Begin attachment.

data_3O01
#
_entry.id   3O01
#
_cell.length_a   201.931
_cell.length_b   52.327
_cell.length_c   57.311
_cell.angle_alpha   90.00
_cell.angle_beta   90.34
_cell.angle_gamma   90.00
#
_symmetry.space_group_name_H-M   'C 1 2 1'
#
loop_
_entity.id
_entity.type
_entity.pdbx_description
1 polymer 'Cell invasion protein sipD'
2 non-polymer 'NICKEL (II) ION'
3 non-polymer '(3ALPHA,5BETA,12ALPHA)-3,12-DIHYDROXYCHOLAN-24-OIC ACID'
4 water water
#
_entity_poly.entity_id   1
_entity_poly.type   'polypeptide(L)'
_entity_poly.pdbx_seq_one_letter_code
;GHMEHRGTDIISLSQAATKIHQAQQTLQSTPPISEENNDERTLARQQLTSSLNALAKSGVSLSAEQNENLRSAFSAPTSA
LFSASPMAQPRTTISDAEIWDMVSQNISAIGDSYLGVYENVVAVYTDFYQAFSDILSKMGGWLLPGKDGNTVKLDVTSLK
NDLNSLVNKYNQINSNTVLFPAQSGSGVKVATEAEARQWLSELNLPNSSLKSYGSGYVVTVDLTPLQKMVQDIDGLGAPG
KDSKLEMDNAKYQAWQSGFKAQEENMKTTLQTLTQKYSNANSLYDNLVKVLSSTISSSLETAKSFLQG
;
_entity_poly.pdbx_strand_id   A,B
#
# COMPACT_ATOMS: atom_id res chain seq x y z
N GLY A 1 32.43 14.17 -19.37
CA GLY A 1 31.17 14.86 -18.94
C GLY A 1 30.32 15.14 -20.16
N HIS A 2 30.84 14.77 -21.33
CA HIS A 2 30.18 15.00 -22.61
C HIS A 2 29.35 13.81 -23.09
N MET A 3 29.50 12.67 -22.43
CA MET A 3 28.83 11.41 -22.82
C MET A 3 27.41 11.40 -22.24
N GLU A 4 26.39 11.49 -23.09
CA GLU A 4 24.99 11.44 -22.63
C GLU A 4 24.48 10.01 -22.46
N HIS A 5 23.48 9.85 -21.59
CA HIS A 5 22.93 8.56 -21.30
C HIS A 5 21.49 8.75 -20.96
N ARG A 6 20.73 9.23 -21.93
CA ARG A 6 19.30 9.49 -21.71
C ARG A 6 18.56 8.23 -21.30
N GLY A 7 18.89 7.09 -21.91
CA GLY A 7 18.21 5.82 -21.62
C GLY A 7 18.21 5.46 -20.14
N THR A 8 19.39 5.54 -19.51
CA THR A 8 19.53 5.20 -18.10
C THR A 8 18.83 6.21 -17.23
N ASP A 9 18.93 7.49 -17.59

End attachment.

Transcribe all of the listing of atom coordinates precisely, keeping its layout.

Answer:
data_3O01
#
_entry.id   3O01
#
_cell.length_a   201.931
_cell.length_b   52.327
_cell.length_c   57.311
_cell.angle_alpha   90.00
_cell.angle_beta   90.34
_cell.angle_gamma   90.00
#
_symmetry.space_group_name_H-M   'C 1 2 1'
#
loop_
_entity.id
_entity.type
_entity.pdbx_description
1 polymer 'Cell invasion protein sipD'
2 non-polymer 'NICKEL (II) ION'
3 non-polymer '(3ALPHA,5BETA,12ALPHA)-3,12-DIHYDROXYCHOLAN-24-OIC ACID'
4 water water
#
_entity_poly.entity_id   1
_entity_poly.type   'polypeptide(L)'
_entity_poly.pdbx_seq_one_letter_code
;GHMEHRGTDIISLSQAATKIHQAQQTLQSTPPISEENNDERTLARQQLTSSLNALAKSGVSLSAEQNENLRSAFSAPTSA
LFSASPMAQPRTTISDAEIWDMVSQNISAIGDSYLGVYENVVAVYTDFYQAFSDILSKMGGWLLPGKDGNTVKLDVTSLK
NDLNSLVNKYNQINSNTVLFPAQSGSGVKVATEAEARQWLSELNLPNSSLKSYGSGYVVTVDLTPLQKMVQDIDGLGAPG
KDSKLEMDNAKYQAWQSGFKAQEENMKTTLQTLTQKYSNANSLYDNLVKVLSSTISSSLETAKSFLQG
;
_entity_poly.pdbx_strand_id   A,B
#
# COMPACT_ATOMS: atom_id res chain seq x y z
N GLY A 1 32.43 14.17 -19.37
CA GLY A 1 31.17 14.86 -18.94
C GLY A 1 30.32 15.14 -20.16
N HIS A 2 30.84 14.77 -21.33
CA HIS A 2 30.18 15.00 -22.61
C HIS A 2 29.35 13.81 -23.09
N MET A 3 29.50 12.67 -22.43
CA MET A 3 28.83 11.41 -22.82
C MET A 3 27.41 11.40 -22.24
N GLU A 4 26.39 11.49 -23.09
CA GLU A 4 24.99 11.44 -22.63
C GLU A 4 24.48 10.01 -22.46
N HIS A 5 23.48 9.85 -21.59
CA HIS A 5 22.93 8.56 -21.30
C HIS A 5 21.49 8.75 -20.96
N ARG A 6 20.73 9.23 -21.93
CA ARG A 6 19.30 9.49 -21.71
C ARG A 6 18.56 8.23 -21.30
N GLY A 7 18.89 7.09 -21.91
CA GLY A 7 18.21 5.82 -21.62
C GLY A 7 18.21 5.46 -20.14
N THR A 8 19.39 5.54 -19.51
CA THR A 8 19.53 5.20 -18.10
C THR A 8 18.83 6.21 -17.23
N ASP A 9 18.93 7.49 -17.59